During January, which is Human Trafficking Awareness month, newly launched local organization Project FIGHT is hosting several events aimed at raising awareness and funds to combat trafficking in Western North Carolina. Rock band Armadilla will headline one such benefit concert at The Mothlight on Sunday, Jan. 29.
In addition to performances by The Moon and You and Rob Nance and the Lost Souls, an upcoming benefit for the ACLU will include three literary readings by A.C. Reynolds High School students. The Mothlight hosts the event on Friday, Jan. 13.
For those of us who want to kick this year to the curb and see in — albeit with some trepidation — 2017, here’s where to sip some bubbly, wear a wacky hat, dance like no one’s watching and party like it’s 1999 (there’s no shame if you secretly wish it was).
“We are proud to support NARAL and the worthy cause of protecting women’s reproductive rights in the United States,” says Melissa Hyman of Sweet Claudette, the band headlining an upcoming fundraiser for the nonprofit. The Mothlight hosts the show on Thursday, Jan. 5.
The final roundup of 2016 includes Yo Mama’s Big Fat Booty Band, The Nth Power, The Cheeksters and Marching Church.
From the standpoint of live music, this year has been another remarkable one for Western North Carolina. In addition to some superb homegrown/local talent, Asheville remains a popular destination for some of the very best touring musical acts.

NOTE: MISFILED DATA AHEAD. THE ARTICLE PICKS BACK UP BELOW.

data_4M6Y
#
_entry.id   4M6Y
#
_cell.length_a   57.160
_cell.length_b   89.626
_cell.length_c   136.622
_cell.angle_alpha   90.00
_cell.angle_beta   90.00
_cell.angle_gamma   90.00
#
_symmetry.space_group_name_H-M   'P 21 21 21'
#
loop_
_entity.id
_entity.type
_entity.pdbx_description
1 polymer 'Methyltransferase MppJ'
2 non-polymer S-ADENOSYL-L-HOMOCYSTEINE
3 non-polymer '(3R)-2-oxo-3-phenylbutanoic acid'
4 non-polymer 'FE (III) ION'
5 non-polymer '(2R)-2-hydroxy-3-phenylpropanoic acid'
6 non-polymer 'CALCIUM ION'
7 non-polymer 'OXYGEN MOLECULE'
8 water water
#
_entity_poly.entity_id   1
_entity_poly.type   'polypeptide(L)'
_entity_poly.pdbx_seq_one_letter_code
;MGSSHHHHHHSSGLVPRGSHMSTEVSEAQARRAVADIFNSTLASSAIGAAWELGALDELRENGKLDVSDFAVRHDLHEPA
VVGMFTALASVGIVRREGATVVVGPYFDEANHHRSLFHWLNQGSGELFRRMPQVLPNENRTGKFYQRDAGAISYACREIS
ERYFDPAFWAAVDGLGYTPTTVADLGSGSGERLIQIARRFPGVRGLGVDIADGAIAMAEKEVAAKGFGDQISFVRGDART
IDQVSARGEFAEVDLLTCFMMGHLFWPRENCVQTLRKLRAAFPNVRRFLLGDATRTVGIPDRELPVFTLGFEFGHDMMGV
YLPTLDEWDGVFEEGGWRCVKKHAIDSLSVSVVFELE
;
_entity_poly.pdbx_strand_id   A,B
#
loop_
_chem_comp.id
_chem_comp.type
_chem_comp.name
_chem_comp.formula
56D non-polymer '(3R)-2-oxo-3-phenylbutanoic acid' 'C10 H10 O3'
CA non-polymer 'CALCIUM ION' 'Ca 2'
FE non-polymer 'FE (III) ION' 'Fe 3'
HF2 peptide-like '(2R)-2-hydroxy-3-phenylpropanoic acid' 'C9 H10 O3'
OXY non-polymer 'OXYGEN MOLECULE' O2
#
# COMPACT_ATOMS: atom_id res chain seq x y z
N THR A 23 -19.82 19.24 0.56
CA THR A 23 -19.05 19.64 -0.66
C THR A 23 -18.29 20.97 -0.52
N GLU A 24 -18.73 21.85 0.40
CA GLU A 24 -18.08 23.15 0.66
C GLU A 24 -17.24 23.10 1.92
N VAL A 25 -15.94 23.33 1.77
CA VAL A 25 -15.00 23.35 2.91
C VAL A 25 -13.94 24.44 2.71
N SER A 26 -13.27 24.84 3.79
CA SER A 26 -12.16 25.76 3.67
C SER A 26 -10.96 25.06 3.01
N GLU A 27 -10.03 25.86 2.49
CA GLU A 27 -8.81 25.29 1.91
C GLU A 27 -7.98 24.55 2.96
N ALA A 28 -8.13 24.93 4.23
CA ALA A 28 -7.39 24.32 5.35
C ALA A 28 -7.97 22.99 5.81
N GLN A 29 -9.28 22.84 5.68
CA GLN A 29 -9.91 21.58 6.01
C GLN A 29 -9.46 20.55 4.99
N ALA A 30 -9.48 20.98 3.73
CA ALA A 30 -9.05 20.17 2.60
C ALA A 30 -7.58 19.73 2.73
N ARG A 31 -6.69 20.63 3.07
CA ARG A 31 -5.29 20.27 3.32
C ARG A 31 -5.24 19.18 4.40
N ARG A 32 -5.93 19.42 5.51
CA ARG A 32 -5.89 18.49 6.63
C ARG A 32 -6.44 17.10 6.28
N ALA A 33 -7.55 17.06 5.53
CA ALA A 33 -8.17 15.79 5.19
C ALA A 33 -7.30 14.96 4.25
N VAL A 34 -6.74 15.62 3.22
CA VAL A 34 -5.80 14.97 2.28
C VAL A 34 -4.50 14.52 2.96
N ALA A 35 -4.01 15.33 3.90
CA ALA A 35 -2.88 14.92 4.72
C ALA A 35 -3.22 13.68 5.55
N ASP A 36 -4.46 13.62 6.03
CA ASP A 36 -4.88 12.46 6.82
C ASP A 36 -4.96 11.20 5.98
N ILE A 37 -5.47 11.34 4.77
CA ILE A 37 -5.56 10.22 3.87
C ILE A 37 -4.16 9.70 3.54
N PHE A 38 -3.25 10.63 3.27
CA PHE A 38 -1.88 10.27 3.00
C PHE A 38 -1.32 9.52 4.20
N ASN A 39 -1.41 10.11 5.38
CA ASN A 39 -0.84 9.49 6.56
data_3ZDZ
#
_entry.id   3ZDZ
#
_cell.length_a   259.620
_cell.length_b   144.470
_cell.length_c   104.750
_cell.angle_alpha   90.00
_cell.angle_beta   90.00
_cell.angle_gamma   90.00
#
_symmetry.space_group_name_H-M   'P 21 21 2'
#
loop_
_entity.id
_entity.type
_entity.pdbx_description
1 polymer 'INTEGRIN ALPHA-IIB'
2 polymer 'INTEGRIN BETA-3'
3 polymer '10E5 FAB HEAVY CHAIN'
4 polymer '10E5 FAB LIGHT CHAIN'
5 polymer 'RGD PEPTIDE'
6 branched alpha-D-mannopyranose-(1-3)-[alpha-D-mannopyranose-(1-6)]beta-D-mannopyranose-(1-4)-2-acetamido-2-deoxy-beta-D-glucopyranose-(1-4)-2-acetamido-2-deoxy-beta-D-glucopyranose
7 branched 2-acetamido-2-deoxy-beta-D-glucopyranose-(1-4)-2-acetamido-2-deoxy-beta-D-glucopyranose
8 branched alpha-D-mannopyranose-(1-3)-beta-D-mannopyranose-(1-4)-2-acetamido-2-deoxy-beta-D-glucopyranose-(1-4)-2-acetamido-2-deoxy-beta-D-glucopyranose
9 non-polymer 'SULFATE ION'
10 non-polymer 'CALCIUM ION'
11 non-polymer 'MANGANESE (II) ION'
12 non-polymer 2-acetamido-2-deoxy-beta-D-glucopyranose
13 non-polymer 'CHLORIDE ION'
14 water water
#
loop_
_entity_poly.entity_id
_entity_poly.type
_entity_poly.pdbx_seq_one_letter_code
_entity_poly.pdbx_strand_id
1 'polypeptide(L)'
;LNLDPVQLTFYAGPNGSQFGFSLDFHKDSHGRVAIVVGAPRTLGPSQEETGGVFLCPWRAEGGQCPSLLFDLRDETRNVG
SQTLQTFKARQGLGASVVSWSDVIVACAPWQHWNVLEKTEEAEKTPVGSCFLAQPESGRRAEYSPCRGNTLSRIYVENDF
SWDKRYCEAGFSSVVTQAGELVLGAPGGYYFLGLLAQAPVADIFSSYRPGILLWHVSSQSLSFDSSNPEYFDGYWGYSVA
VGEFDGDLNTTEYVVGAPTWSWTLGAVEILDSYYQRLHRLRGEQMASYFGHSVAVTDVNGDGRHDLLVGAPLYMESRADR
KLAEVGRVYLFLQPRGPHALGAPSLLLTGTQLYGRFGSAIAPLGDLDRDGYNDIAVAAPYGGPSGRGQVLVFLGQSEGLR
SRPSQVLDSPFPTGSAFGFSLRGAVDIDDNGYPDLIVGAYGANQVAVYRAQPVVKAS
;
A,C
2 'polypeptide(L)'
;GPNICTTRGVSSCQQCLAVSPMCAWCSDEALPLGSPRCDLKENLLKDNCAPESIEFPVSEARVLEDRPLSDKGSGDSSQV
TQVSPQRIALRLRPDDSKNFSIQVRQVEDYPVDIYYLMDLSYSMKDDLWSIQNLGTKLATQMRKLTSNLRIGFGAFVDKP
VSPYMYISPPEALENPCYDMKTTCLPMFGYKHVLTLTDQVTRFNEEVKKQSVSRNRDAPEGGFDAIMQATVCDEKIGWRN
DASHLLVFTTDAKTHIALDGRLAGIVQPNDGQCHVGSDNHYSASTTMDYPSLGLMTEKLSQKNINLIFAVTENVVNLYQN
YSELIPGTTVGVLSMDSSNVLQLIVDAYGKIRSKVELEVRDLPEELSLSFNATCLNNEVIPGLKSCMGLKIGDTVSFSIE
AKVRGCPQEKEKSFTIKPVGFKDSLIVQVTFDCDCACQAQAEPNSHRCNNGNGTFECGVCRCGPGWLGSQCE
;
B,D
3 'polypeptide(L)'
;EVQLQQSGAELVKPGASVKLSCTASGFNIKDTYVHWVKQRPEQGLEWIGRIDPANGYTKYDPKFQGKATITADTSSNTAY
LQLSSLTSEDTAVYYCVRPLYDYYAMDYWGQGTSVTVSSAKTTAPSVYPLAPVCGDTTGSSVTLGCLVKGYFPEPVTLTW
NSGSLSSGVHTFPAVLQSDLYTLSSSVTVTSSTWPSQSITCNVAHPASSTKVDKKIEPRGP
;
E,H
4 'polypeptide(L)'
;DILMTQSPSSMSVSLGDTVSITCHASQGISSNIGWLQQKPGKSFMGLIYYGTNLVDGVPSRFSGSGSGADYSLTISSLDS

The band will perform a Home Alone-themed show at The Mothlight on Friday, Dec. 23.
If Section Secrets, a nine-track mix of rock, experimental and ambient sounds will be released with a show at The Mothlight on Sunday, Dec. 18.
The band, led by singer-songwriter Eric D. Johnson, returns to The Mothlight on Sunday, Dec. 4.
For their second full-length album, The Resonant Rogues are returning to Echo Mountain Recording Studios. Their crowdfunding campaign for the project culminates on Friday, Nov. 18, when the band performs at The Mothlight.
“I didn’t have a plan that I was going to write political songs, but the songs occurred out of the unavoidable situation we’ve been in,” Townsend says. “It’s always a tenuous line to walk: music, politics, that kind of thing.”
The couple met in 2009 at the National Old-Time Fiddle Contest in Weiser, Idaho.
The growth Natalie Mering exhibits on her new Weyes Blood album Front Row Seat to Earth is the type of breakthrough music lovers dream about, yet rarely see.
“The songs lend themselves to a lot of space,” Tirey says. “I don’t apply some kind of aesthetic intention; it just happens that way.” When it’s proposed that there’s a southern-Gothic feel to his songs, he demurs a bit, suggesting instead, “just an American ethos.”
Hiss Golden Messenger’s international tour begins at The Mothlight on Friday, Oct. 14. The Dead Tongues opens.
Analog Moon songwriter/musician Todd Britton. He thought that futurist Ray Kurzweil’s ideas about the future would make a fun concept for an album, especially if he could “take it in a sci-fi direction, as opposed to [basing it upon] the actual scientific papers.”
The Nashville-based instrumental guitarist presents his music with a gifted ensemble.
WORD features three spoken word artists and takes place at Trad & Lore Coffee on Friday, Sept. 16.
Crank County Daredevils’ fall tour begins with a hometown show at The Mothlight on Sunday, Sept. 4.
Parish and Oslance play a free show with Ava Mendoza and Jessica Pavone at The Mothlight on Monday, Aug. 22.
“The American blues form is foreign to us,” says Malian master guitarist Mamadou Kelly. That may come as a surprise to American audiences who hear in Kelly’s music a connection between his soulful approach and the American indigenous musical form born in the Mississippi Delta.